- Red Zone (From the 15): With Brandon Weeden in at quarterback again, he ran a screen play to Brandon Jackson off the right side. As a side note, I think Weeden gets rid of the ball well on these screen passes. Weeden's second play was a quick wide receiver screen to Greg Little at the line of scrimmage. Both plays were ones that weren't designed to get the ball into the end zone right away, and the intended receiver was predetermined.
Colt McCoy came in for his second set, and he handed off to Montario Hardesty. Since the players were in shells/shorts this year instead of pads, run plays were pretty pointless in terms of judging performance. McCoy's second play saw him hitting Hardesty on a screen play. Two screen plays in the red zone already for the Browns? Is that a sign of things to come for Mr. Brad Childress?
- Red Zone (From the 10): For his two plays in this set, Brandon Weeden dropped back in Shotgun. He dumped off the first pass to Chris Ogbonnaya, who was seeing some more action with Trent Richardson out. On the second play, Weeden stared left right at the snap, waited, and then tried to squeeze a pass into the end zone to Josh Gordon, but it was broken up by linebacker Craig Robertson.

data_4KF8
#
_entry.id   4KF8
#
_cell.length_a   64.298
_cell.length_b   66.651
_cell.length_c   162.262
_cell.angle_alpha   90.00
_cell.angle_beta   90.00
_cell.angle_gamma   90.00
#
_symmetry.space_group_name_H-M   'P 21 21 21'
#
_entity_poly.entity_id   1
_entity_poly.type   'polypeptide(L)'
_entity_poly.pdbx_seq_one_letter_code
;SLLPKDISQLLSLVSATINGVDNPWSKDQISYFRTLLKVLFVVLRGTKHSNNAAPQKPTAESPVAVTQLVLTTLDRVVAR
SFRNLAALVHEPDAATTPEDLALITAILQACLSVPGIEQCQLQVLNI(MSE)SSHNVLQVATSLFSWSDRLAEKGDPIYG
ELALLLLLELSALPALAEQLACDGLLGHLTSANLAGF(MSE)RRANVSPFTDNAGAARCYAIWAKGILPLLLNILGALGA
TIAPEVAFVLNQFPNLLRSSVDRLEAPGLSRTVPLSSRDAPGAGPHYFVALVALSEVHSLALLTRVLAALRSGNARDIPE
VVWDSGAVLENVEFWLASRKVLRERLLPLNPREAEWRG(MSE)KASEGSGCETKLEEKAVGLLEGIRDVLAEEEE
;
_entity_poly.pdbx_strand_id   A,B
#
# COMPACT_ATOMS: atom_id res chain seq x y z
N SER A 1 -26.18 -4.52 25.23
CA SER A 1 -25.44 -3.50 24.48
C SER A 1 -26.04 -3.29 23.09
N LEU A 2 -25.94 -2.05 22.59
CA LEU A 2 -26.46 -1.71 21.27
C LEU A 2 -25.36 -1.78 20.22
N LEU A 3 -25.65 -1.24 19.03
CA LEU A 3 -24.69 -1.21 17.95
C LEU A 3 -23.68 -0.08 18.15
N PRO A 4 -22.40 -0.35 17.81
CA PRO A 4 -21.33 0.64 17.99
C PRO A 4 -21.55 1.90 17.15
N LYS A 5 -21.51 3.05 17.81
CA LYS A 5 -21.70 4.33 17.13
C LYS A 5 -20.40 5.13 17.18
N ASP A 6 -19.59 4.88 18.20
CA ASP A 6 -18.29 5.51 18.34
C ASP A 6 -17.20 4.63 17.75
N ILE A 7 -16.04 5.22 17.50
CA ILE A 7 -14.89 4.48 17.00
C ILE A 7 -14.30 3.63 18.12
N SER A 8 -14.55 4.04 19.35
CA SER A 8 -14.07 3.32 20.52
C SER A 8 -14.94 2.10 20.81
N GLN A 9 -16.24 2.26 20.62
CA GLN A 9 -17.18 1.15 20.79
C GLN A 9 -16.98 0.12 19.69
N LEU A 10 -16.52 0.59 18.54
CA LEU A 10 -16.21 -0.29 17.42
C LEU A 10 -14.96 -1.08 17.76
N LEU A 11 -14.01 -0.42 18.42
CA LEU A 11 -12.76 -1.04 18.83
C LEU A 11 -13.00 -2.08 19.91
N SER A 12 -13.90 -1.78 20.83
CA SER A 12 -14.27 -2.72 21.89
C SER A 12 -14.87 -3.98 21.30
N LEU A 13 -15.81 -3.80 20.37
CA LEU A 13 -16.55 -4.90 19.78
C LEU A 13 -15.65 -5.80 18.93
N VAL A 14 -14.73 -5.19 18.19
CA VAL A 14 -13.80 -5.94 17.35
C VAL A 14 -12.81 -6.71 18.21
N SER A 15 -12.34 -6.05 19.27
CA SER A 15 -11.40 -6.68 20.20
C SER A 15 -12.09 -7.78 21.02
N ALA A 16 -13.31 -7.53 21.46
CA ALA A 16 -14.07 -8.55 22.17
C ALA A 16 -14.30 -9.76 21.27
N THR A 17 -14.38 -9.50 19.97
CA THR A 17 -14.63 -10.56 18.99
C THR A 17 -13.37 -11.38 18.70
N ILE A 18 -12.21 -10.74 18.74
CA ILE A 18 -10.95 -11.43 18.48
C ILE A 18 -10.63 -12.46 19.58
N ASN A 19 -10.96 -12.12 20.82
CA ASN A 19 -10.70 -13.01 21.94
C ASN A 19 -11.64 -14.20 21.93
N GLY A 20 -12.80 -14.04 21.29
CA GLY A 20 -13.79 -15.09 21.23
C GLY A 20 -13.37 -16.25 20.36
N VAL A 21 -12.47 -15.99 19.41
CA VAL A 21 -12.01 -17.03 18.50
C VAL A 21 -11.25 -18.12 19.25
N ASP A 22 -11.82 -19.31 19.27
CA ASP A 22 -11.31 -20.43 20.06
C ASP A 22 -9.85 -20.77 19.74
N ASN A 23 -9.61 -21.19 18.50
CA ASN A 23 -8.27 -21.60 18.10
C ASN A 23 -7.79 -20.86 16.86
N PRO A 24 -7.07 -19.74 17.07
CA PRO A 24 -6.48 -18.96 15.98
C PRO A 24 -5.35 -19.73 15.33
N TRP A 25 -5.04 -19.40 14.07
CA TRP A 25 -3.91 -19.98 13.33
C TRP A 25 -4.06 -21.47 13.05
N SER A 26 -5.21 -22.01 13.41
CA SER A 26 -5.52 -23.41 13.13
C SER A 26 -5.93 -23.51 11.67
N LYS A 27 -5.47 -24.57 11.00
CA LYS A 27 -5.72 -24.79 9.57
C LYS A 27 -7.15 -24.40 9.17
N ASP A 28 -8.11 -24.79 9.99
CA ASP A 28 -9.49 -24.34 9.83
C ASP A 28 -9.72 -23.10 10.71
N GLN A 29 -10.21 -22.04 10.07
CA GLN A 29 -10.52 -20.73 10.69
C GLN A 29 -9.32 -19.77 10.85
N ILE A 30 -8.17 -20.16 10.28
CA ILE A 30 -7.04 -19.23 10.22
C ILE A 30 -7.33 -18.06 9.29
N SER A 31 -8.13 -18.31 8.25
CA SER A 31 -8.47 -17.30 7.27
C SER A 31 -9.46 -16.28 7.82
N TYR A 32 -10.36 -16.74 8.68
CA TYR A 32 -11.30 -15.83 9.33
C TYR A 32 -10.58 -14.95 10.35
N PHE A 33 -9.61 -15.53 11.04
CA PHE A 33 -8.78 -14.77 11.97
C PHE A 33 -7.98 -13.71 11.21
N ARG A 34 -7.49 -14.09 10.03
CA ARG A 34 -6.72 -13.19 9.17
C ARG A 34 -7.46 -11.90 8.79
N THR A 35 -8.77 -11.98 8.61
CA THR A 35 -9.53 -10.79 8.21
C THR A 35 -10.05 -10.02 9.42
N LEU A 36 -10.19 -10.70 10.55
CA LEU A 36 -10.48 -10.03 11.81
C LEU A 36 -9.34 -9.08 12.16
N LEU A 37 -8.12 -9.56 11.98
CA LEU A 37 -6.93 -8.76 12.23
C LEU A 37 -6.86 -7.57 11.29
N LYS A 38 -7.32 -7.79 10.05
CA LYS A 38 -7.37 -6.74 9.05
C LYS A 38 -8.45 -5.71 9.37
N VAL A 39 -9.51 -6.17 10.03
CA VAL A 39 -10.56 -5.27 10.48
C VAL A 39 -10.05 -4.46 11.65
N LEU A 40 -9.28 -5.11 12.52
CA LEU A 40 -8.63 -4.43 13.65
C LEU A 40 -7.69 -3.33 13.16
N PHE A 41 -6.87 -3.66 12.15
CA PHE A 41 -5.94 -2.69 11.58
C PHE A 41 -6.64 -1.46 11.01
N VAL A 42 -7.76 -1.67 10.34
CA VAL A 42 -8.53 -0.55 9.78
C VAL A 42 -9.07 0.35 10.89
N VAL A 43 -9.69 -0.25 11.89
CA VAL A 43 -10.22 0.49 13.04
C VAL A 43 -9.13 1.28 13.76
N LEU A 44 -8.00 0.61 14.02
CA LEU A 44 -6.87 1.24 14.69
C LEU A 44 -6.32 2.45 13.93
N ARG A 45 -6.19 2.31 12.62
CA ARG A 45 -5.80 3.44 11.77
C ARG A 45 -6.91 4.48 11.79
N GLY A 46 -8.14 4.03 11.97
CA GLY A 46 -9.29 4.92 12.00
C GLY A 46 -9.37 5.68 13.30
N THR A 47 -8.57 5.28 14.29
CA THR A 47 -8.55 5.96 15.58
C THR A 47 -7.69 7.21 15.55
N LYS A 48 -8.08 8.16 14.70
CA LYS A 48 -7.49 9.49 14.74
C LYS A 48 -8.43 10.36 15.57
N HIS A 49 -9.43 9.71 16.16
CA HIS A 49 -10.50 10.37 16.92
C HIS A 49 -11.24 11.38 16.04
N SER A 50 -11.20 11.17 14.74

Instead of Colt McCoy coming in, Seneca Wallace received his first opportunity of the day. His first pass was a beautiful one to Jordan Cameron in the back of the end zone; it was probably the "coolest" looking play of all the red zone drills. Wallace's second pass was thrown by the left sideline to Carlton Mitchell, who tried to race around the edge and dive for the end zone. I don't consider it a touchdown because it is one of those plays where the defense goes for the "touch" rather than the tackle in a shells/shorts practice.